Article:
The polymer carboxylic add derivatives also serve as high purity intermediates which can used to form additional polyalkylene oxide derivatives. For example, alpha and/or omega PEG-carboxylic acid derivatives can be converted into their respective PEG-amine derivatives by converting the PEG-carboxylic acid into an acid chloride intermediate before forming the amine by Hoffman degradation. Similarly, high purity amides, hydrazides, other esters and the like can be formed from the PAO carboxylic acid activated N-hydroxysuccinimide ester by condensing with the appropriate reagent (amides, hydrazines, etc.) using standard techniques.
Alternatively, the carboxylic acid derivative can be convened into a succinimidyl ester by reacting the carboxylic acid with dicyclohexyl carbodiimide (DCC) or diisopropyl carbodiimide in the presence of base.
These subsequent conversion reactions are essentially standard techniques well known to those of ordinary skill in the art. An important aspect of this feature of the invention is the fact that the intermediate, e.g. PEG-carboxylic acid is essentially pure (99+%) and thus assures the artisan of an essentially pure final product.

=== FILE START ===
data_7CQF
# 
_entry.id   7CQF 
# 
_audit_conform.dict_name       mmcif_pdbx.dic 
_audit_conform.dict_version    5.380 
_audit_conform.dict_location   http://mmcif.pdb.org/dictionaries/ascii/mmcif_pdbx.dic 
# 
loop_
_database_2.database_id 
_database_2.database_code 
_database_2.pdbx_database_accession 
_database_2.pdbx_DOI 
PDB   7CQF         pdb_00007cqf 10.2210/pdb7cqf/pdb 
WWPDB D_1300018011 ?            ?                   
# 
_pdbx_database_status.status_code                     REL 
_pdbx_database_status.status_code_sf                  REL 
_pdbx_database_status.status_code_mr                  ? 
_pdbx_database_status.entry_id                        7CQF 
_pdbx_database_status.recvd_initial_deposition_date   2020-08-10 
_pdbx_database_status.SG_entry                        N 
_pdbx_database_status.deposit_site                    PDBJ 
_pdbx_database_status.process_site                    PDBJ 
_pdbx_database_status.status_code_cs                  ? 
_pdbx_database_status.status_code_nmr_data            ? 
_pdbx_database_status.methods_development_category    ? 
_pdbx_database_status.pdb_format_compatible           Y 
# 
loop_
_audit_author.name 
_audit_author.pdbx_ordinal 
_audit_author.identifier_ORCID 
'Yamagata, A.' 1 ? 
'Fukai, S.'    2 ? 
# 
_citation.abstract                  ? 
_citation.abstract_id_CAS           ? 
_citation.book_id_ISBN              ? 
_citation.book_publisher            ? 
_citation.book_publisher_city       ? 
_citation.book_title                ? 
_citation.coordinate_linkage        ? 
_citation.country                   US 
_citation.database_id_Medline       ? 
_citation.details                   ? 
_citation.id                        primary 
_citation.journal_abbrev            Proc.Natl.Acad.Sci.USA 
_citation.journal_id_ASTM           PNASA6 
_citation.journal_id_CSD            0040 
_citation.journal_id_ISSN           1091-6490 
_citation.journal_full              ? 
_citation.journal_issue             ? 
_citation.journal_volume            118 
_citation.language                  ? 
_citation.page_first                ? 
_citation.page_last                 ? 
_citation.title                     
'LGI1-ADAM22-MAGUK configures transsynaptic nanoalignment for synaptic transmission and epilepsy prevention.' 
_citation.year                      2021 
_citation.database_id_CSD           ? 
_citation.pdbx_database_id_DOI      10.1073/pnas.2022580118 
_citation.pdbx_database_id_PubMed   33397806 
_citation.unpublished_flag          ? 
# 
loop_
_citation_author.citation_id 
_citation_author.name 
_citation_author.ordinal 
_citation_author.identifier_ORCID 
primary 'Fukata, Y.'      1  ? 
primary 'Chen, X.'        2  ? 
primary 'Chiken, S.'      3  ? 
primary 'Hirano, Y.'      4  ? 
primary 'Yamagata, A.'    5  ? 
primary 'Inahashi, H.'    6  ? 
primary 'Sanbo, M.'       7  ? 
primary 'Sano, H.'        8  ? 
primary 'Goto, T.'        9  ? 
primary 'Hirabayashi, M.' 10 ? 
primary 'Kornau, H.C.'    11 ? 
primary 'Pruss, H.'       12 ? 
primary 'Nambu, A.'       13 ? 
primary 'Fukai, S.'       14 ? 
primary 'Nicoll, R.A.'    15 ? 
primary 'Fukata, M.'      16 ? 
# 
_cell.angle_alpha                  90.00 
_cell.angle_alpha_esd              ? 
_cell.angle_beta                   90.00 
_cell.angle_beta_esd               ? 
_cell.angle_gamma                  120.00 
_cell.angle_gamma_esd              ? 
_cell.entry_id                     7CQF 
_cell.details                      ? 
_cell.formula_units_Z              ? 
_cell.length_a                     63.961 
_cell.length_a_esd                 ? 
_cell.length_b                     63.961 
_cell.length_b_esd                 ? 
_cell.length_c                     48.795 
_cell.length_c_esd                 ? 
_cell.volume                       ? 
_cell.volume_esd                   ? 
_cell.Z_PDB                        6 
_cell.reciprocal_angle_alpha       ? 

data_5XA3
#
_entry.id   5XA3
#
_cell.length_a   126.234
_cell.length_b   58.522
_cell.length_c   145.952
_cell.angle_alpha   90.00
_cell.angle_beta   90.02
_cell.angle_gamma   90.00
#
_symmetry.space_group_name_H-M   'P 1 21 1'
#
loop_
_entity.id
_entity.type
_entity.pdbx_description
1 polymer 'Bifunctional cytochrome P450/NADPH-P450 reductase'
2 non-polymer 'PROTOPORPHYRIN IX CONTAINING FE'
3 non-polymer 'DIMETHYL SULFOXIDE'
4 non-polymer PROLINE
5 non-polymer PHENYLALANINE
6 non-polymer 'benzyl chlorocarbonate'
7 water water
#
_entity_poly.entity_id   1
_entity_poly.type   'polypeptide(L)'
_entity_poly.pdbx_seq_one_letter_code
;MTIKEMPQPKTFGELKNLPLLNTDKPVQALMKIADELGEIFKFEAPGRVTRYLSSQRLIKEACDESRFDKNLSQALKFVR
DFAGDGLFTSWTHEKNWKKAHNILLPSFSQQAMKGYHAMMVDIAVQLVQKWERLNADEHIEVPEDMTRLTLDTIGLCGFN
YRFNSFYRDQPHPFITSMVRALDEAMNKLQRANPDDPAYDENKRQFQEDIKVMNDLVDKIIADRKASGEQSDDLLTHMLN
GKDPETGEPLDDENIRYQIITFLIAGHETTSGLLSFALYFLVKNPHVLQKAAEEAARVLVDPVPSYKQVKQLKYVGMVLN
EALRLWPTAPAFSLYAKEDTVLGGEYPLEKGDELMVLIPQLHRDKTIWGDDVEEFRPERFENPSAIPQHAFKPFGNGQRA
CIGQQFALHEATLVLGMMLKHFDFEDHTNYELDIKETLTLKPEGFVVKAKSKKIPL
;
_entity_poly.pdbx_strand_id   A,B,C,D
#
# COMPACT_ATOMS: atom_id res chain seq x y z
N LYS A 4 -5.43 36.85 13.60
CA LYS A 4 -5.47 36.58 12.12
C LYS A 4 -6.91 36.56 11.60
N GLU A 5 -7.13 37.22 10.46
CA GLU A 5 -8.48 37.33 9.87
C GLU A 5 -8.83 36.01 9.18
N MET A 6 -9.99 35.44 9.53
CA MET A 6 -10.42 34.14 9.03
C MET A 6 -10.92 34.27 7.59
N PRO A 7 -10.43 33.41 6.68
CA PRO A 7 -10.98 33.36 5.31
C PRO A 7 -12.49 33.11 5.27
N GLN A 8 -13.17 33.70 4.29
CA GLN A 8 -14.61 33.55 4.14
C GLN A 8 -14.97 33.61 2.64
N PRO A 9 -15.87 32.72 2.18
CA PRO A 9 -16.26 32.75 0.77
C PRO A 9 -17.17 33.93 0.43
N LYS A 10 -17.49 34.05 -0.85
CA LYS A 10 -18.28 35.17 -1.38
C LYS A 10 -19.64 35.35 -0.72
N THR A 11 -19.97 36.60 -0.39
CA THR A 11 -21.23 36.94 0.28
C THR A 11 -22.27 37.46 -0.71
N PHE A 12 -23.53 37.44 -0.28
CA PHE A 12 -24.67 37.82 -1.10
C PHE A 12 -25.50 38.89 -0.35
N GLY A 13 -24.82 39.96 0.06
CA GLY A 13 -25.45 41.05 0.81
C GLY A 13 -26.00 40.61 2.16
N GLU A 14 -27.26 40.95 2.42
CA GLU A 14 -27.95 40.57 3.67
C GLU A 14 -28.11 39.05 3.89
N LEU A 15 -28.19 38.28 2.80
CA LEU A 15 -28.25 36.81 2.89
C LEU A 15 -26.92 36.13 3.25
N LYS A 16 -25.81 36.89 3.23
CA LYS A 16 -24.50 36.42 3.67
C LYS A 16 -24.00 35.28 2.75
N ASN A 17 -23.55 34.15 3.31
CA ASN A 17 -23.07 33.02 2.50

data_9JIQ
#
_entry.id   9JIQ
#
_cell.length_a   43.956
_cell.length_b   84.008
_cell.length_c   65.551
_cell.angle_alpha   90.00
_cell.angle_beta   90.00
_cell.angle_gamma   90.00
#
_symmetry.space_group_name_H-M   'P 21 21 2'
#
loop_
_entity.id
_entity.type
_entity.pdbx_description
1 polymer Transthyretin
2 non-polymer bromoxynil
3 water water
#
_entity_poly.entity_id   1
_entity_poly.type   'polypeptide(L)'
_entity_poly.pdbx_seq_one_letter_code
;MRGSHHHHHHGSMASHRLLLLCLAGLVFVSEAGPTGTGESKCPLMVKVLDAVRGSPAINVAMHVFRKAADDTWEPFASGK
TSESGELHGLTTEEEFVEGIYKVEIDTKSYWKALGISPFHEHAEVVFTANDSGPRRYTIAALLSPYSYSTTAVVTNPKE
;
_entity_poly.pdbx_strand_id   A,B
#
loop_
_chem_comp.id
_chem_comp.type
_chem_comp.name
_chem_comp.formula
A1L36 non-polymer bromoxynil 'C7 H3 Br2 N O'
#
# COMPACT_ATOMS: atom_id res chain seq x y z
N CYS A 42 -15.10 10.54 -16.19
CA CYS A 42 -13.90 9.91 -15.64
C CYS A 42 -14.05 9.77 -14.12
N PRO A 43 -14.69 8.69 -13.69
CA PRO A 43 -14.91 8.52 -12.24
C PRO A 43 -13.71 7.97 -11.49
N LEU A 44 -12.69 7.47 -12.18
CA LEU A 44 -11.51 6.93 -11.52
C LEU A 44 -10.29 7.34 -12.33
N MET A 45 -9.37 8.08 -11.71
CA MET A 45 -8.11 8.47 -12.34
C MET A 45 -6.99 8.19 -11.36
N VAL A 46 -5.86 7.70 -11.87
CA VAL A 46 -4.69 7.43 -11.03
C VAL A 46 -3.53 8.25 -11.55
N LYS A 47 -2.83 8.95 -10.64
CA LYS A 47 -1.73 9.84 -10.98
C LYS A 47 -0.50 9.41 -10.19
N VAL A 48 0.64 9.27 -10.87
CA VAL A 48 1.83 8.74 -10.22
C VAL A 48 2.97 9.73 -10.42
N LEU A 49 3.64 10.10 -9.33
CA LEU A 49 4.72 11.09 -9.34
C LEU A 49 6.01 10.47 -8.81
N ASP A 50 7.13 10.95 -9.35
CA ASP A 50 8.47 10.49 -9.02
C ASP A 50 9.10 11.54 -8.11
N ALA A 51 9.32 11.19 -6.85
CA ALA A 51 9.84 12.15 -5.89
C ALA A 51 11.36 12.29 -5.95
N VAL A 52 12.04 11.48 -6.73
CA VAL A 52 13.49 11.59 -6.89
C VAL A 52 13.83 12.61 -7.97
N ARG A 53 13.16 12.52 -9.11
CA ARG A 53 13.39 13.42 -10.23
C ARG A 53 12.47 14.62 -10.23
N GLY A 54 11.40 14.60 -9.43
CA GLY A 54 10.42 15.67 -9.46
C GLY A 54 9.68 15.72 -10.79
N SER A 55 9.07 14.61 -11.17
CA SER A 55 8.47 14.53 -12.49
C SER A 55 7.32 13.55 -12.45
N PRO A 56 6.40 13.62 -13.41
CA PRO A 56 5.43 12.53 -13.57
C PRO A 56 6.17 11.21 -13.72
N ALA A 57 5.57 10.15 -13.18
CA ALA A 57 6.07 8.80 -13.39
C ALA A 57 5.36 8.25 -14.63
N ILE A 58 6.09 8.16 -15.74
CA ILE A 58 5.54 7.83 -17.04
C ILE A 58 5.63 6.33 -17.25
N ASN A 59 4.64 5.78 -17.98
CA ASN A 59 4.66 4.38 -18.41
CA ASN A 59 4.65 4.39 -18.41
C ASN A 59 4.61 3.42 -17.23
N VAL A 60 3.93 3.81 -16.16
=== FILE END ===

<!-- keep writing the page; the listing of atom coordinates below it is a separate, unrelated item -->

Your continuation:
5. Biologically Active Materials Suitable for Conjugation
The nucleophiles conjugated with the carboxylic acid derivatives are described as "biologically active". The term, however, is not limited to physiological or pharmacological activities. For example, some nucleophile conjugates such as those containing enzymes, are able to catalyze reactions in organic solvents. Likewise, some inventive polymer conjugates are also useful as laboratory diagnostics. A key feature of all of the conjugates is that at least some portion of the activity associated with the unmodified biologically active material is maintained.